Accessibility statement

One year on: Moving complex modules online

Posted on 26 March 2021

Converting complex modules to an online format is challenging.

Jo Hull, head performance coach for the Hong Kong ladies rugby team, delivers her guest lecture

In the Business Planning module at the York Management School, 338 second-year undergraduate students worked in 50 teams to come up with their own business ideas and plans to address issues of sustainability and the environment. 

As face-to-face teamwork was almost impossible, Claire Sinclair and Nicky Forsdike converted the module to run entirely online.

They transformed the virtual learning environment (VLE) site and used Panopto and Collaborate to deliver 34 pre-recorded micro-lectures, 16 seminars and 300 small group tutorials. Peer review formative activity used the VLE discussion threads, garnering over 800 posts.

Working virtually opened up opportunities to access a wider pool of potential guest speakers to share their experiences with the cohort. They welcomed Fred Jones, formerly of Uber, now UK general manager of Tier, to talk about start-up life. And Jo Hull, head performance coach for the Hong Kong ladies rugby team, dialled in from Hong Kong to talk about high performance teams.

“There is no question that the online delivery has been challenging for students, however, it gave them the opportunity to develop online team skills - something that will be important to employers in the future, and it provided an opportunity to collaborate and connect with others at a time of isolation.” Claire Sinclair

In the Department of Economics and Related Studies, Mathilde Peron designed ‘The Economics Summer Project’, which was targeted at first-year students, but open to all.

It gave students the chance to use real-world data to investigate important policy problems across three themes: climate change, public policy and the banking system.

They were able to work on their own or as a group, with access to their own virtual space and collaborative tools. With the help of the Programme Design and Learning Technology team, Careers and the Maths Skills Centre, tips for online learning were also made available to support the students.

“Overall, this project has helped us to develop important skills that will be useful in the future, during our degree and careers. In addition to data analysis skills, we feel that as a group this project helped us to develop other softer skills. We learned how to adapt to virtual working and collaborating online, developed our communication and teamwork skills, and overall we really enjoyed completing this project.” Alice, Aliyah, Anjali and Leigh, PPE students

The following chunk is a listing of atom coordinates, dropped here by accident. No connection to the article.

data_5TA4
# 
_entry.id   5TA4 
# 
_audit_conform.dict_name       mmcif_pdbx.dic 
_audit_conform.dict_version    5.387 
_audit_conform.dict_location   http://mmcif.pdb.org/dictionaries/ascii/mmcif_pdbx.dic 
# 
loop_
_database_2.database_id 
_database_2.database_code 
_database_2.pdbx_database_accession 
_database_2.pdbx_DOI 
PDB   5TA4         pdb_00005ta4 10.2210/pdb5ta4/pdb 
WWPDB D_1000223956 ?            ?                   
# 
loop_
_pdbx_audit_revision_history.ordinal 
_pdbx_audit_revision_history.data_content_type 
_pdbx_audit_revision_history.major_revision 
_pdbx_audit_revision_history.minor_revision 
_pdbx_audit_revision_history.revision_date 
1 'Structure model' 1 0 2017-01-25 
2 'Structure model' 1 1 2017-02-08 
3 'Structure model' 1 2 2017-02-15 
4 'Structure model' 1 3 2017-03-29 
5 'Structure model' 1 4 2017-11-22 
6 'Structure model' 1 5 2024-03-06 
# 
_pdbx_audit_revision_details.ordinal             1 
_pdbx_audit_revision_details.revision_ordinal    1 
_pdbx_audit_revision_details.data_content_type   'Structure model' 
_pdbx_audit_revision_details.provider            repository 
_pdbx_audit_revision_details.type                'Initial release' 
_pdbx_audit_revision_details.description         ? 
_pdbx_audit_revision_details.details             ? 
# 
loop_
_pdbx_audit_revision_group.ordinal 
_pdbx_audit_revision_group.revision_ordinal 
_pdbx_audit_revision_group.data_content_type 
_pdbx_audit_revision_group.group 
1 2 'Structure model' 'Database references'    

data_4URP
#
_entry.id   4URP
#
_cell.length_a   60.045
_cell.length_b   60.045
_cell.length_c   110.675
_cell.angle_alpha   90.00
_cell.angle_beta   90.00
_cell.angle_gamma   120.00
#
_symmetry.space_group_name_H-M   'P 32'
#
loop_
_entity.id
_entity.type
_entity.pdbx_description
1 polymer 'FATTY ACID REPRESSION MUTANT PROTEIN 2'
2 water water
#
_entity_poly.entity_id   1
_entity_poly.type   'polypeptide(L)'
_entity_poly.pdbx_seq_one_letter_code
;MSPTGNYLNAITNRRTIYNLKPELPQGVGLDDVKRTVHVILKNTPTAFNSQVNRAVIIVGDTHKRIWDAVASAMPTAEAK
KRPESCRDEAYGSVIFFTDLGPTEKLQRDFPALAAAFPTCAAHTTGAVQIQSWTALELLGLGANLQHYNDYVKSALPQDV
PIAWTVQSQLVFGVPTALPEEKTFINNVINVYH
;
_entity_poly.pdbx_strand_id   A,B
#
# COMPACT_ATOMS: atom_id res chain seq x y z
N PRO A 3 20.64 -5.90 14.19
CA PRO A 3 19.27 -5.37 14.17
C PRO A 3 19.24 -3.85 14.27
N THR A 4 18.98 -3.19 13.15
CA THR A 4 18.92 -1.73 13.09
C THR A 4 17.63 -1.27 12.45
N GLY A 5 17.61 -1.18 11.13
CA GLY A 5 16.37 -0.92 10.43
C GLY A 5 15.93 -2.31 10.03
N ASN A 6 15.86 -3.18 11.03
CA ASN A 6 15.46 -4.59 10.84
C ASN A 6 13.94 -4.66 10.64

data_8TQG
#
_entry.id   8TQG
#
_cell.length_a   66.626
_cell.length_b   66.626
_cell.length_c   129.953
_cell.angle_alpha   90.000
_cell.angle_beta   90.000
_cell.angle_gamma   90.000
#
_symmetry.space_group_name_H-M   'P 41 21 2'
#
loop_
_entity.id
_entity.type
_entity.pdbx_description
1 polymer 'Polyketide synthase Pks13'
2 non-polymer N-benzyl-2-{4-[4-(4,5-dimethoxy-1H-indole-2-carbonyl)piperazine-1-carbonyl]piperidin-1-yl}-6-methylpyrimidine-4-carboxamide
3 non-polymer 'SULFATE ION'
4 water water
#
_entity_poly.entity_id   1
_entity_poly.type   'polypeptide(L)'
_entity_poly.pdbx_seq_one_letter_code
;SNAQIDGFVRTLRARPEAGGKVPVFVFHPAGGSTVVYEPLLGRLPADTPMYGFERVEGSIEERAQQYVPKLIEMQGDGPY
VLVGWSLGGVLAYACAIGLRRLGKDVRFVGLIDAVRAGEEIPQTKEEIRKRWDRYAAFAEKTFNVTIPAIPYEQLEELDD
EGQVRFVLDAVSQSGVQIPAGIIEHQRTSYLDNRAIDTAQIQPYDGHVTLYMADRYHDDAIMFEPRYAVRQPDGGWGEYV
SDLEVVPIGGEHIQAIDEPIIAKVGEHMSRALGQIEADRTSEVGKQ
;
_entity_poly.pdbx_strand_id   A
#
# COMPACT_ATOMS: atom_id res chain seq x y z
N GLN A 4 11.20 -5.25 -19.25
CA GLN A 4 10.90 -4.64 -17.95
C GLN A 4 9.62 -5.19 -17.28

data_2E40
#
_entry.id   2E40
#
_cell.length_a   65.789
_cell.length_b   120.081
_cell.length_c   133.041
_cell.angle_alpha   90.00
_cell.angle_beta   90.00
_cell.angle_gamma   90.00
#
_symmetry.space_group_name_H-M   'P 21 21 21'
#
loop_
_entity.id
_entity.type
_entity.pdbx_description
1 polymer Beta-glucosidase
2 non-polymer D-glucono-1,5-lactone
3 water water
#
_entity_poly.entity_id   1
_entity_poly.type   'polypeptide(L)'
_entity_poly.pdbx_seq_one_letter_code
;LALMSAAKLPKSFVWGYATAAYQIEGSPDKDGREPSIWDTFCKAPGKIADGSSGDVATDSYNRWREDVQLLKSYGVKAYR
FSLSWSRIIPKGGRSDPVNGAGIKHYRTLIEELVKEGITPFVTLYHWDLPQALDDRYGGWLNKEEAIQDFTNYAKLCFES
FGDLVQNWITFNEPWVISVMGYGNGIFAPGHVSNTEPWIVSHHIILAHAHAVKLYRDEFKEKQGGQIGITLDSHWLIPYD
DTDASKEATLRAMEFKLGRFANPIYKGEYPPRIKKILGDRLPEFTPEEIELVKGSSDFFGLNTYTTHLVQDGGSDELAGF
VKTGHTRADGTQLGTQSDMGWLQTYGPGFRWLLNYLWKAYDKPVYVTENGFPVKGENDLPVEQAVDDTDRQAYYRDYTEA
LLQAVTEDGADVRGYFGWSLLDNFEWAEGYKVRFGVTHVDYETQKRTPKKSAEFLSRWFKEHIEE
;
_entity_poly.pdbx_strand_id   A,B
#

Given the positive feedback from students, part of the Summer Project has now been integrated into the first-year core module Economic Data Analysis.

Devising new materials for new challenges

Changes to the content and method of teaching gave lecturers the chance to create and deliver new online resources.

Students can work through them at their own pace and refer back to them in the future, for example when they are on placements in industry.

The staff-facing VLE has enriched provision for students through the sharing of research methods resources.

“A faculty-based initiative was set up to create an interdisciplinary repository of online research methods teaching resources. As I have been involved with teaching Research Methods to the Management School’s online Masters students for the past three years, I shared my recorded video lectures and transcripts with colleagues to help preparations for dual delivery. I am very pleased to be part of this fantastic collaborative effort and have thoroughly enjoyed working with colleagues across the Faculty.” Dr Liz Matykiewicz, The York Management School

Penny Spikins in the Department of Archaeology took the opportunity to devise materials to meet accessibility challenges.

She commented on the broader impact this had for the whole cohort of students: “For example one of my students is visually impaired, so I made my lectures also available as podcasts by including audio descriptions of visual elements such as artefacts. I've carried this through to my undergraduate teaching and many undergraduates have been glad to be able to go out for a walk or run while listening to their lectures. I’d really like to see us developing more different routes through our teaching and assessment. As a member of staff with dyslexia I really appreciate how helpful it is to be able to teach and assess different people in different ways.”

In Education, David O’Reilly led an Education Online Support Group, to collect data on the department’s online teaching experience and requirements.

This work led to the launch of the Education E-Learning (EEL) Hub - a sustainable VLE staff site - in August 2020.

Both the hub and the commitment of the group helped staff to rapidly grow their online teaching confidence and expertise, and provide an excellent learning experience for 2020-21 students.

We are celebrating all that colleagues from across the University have done to keep our students safe and supported over the last 12 months with a series of stories on these pages.